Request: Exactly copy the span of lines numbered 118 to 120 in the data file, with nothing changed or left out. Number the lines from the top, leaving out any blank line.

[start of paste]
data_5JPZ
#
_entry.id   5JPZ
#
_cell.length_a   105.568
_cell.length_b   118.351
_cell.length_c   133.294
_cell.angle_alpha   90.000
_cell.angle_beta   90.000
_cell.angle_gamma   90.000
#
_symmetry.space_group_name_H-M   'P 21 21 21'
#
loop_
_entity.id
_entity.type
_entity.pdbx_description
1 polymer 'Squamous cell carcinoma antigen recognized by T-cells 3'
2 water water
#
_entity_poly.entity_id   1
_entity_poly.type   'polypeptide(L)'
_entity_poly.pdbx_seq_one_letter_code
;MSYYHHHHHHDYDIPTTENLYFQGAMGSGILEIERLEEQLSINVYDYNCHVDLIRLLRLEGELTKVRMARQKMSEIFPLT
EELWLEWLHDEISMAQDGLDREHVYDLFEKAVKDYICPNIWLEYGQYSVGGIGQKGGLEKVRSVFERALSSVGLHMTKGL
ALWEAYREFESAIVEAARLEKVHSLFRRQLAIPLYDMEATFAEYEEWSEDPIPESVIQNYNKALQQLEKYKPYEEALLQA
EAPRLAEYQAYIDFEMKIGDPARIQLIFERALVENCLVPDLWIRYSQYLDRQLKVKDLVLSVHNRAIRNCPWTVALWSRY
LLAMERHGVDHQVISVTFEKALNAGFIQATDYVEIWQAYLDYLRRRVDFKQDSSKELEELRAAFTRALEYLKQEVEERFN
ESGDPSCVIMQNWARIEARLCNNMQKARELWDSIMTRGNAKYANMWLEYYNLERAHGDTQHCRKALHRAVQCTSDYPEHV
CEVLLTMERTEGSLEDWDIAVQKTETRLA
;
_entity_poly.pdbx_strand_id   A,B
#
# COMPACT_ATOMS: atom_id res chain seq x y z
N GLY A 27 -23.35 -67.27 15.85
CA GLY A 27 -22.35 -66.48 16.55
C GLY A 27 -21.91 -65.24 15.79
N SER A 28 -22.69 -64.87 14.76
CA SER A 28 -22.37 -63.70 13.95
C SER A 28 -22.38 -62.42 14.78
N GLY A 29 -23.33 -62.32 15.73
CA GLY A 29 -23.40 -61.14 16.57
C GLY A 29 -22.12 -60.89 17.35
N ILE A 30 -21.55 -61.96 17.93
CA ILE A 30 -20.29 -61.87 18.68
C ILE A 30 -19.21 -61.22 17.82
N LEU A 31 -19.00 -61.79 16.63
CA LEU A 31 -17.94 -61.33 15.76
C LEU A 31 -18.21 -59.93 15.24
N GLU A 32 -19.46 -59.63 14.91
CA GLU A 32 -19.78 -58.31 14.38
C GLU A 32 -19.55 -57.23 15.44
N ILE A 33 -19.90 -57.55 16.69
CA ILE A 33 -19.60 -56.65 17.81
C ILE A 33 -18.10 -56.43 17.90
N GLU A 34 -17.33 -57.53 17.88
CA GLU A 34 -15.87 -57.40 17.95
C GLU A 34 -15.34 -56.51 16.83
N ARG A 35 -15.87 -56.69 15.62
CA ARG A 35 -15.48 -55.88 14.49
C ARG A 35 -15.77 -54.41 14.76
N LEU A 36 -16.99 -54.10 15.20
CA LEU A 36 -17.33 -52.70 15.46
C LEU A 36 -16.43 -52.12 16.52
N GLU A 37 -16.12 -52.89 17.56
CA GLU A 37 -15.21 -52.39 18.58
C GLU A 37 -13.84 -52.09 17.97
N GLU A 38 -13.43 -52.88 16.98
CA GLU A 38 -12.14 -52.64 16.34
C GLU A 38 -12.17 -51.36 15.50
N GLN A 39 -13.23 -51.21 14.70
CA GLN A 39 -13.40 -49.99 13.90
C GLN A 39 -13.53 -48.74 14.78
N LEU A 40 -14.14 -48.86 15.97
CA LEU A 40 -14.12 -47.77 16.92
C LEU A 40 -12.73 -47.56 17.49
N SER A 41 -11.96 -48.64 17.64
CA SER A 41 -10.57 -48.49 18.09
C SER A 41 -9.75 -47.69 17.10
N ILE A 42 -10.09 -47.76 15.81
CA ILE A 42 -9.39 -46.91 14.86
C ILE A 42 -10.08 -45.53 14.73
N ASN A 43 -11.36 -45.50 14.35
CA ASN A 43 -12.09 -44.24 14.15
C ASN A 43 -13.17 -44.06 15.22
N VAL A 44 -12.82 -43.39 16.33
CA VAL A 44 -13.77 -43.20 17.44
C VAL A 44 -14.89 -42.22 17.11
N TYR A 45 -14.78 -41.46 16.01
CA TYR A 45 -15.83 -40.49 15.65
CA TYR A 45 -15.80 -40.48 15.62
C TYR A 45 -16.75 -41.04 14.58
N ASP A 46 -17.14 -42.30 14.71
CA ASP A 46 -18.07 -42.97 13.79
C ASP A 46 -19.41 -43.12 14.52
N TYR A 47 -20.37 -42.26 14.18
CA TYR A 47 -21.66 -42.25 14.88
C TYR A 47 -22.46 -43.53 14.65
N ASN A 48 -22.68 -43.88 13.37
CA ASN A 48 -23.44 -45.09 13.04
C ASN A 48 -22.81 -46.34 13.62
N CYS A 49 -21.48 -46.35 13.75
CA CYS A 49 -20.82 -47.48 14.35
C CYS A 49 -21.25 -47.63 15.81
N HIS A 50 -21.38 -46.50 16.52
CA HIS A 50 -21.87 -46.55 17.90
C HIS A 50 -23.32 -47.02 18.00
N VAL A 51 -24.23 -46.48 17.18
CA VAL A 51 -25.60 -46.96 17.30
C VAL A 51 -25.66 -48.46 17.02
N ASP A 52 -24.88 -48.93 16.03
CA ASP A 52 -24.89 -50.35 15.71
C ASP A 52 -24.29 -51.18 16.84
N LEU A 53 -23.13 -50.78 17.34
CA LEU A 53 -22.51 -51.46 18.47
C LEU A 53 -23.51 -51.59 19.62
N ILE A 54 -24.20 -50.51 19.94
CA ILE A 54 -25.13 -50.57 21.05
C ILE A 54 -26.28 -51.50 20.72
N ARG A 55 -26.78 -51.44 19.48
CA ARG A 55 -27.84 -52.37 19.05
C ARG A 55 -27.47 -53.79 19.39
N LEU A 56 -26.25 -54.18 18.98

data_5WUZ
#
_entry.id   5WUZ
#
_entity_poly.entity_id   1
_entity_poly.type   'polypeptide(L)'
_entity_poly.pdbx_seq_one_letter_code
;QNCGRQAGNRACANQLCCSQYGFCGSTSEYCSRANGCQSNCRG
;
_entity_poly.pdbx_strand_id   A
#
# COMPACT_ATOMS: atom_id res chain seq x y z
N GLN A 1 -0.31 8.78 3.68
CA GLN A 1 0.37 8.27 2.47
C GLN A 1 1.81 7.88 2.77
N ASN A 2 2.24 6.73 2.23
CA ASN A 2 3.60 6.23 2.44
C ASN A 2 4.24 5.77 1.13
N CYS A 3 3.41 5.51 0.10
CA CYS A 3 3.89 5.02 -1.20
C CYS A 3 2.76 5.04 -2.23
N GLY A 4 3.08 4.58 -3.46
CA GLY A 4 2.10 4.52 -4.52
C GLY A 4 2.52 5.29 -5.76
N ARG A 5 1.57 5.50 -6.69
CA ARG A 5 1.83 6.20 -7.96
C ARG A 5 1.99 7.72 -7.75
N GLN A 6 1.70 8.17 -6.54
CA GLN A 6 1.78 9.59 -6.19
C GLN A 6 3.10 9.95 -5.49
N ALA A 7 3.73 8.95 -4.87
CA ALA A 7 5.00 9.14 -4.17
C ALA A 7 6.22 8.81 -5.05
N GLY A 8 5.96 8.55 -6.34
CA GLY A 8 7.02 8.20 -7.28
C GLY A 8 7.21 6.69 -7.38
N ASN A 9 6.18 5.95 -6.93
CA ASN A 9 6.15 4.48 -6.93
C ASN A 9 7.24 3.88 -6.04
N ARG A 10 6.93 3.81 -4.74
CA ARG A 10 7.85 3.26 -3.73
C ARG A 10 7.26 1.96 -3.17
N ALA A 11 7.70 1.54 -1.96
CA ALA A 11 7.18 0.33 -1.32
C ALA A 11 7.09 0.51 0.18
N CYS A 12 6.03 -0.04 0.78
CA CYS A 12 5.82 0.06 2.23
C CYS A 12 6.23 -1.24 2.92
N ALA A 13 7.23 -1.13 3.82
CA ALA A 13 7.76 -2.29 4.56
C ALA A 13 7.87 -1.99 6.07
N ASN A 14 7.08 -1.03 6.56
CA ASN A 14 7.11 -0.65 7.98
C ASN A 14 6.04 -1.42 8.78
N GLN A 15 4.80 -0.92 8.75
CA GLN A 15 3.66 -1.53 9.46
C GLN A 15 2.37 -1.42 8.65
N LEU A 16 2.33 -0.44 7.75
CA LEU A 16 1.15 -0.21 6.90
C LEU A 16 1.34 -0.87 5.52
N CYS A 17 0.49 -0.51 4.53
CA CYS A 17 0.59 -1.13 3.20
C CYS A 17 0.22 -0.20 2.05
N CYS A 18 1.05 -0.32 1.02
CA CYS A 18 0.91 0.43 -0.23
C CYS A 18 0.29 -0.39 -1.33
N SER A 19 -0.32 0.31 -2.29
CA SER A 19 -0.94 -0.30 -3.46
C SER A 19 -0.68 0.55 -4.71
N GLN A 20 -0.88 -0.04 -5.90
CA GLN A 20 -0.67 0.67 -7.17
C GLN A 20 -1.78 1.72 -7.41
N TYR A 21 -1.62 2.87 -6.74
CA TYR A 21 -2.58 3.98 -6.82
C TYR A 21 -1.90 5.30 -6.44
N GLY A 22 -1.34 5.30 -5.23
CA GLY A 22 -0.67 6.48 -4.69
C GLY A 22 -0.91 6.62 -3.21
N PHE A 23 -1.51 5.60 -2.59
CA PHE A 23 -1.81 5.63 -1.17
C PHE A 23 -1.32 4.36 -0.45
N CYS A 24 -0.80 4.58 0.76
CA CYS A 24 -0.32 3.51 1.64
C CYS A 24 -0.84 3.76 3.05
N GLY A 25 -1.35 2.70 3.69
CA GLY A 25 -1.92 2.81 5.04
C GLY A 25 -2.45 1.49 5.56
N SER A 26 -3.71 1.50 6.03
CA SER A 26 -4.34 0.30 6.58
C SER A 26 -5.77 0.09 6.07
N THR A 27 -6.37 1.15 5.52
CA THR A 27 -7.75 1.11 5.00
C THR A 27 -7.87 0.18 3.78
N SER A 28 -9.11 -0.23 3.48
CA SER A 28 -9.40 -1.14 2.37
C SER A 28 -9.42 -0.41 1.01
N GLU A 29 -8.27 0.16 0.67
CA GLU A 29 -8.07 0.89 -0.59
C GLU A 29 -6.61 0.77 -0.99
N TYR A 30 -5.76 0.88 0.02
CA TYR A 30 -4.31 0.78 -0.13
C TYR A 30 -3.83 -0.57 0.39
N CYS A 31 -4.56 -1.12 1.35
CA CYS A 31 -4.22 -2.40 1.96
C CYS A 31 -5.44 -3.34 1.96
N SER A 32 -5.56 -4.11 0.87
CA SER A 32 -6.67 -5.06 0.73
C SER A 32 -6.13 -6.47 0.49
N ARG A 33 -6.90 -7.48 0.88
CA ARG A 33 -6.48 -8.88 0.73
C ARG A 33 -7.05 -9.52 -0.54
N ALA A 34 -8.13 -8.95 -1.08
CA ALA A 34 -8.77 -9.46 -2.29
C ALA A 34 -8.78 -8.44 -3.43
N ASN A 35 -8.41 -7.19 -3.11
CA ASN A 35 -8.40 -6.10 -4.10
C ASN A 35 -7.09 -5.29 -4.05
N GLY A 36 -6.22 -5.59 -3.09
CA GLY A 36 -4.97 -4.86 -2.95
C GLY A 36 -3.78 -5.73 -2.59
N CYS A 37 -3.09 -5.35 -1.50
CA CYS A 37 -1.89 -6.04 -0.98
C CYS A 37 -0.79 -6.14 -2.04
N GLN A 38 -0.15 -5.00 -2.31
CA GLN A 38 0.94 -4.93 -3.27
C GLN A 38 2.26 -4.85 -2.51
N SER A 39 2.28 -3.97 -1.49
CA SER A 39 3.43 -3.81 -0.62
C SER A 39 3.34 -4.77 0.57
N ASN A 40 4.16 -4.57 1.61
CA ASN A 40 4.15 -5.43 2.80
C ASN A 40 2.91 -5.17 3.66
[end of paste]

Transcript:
CA ILE A 54 -25.13 -50.57 21.05
C ILE A 54 -26.28 -51.50 20.72
N ARG A 55 -26.78 -51.44 19.48